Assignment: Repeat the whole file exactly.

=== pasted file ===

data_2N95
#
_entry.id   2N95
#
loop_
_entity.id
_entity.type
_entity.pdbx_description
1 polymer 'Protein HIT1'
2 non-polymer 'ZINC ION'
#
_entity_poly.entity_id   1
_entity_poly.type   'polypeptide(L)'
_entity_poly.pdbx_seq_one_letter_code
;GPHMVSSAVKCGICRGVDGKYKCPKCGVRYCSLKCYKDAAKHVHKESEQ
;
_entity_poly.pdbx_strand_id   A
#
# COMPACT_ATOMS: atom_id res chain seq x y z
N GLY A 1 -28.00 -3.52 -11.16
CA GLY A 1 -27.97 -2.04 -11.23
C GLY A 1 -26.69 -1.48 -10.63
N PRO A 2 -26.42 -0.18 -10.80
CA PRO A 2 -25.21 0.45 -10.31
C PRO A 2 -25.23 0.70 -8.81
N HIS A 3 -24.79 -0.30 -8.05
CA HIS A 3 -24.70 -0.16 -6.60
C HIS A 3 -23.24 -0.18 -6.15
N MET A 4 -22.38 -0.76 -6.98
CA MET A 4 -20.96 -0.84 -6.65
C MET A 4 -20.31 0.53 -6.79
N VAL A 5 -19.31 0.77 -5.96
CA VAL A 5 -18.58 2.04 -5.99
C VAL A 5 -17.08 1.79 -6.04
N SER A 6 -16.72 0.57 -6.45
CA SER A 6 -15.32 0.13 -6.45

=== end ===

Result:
data_2N95
#
_entry.id   2N95
#
loop_
_entity.id
_entity.type
_entity.pdbx_description
1 polymer 'Protein HIT1'
2 non-polymer 'ZINC ION'
#
_entity_poly.entity_id   1
_entity_poly.type   'polypeptide(L)'
_entity_poly.pdbx_seq_one_letter_code
;GPHMVSSAVKCGICRGVDGKYKCPKCGVRYCSLKCYKDAAKHVHKESEQ
;
_entity_poly.pdbx_strand_id   A
#
# COMPACT_ATOMS: atom_id res chain seq x y z
N GLY A 1 -28.00 -3.52 -11.16
CA GLY A 1 -27.97 -2.04 -11.23
C GLY A 1 -26.69 -1.48 -10.63
N PRO A 2 -26.42 -0.18 -10.80
CA PRO A 2 -25.21 0.45 -10.31
C PRO A 2 -25.23 0.70 -8.81
N HIS A 3 -24.79 -0.30 -8.05
CA HIS A 3 -24.70 -0.16 -6.60
C HIS A 3 -23.24 -0.18 -6.15
N MET A 4 -22.38 -0.76 -6.98
CA MET A 4 -20.96 -0.84 -6.65
C MET A 4 -20.31 0.53 -6.79
N VAL A 5 -19.31 0.77 -5.96
CA VAL A 5 -18.58 2.04 -5.99
C VAL A 5 -17.08 1.79 -6.04
N SER A 6 -16.72 0.57 -6.45
CA SER A 6 -15.32 0.13 -6.45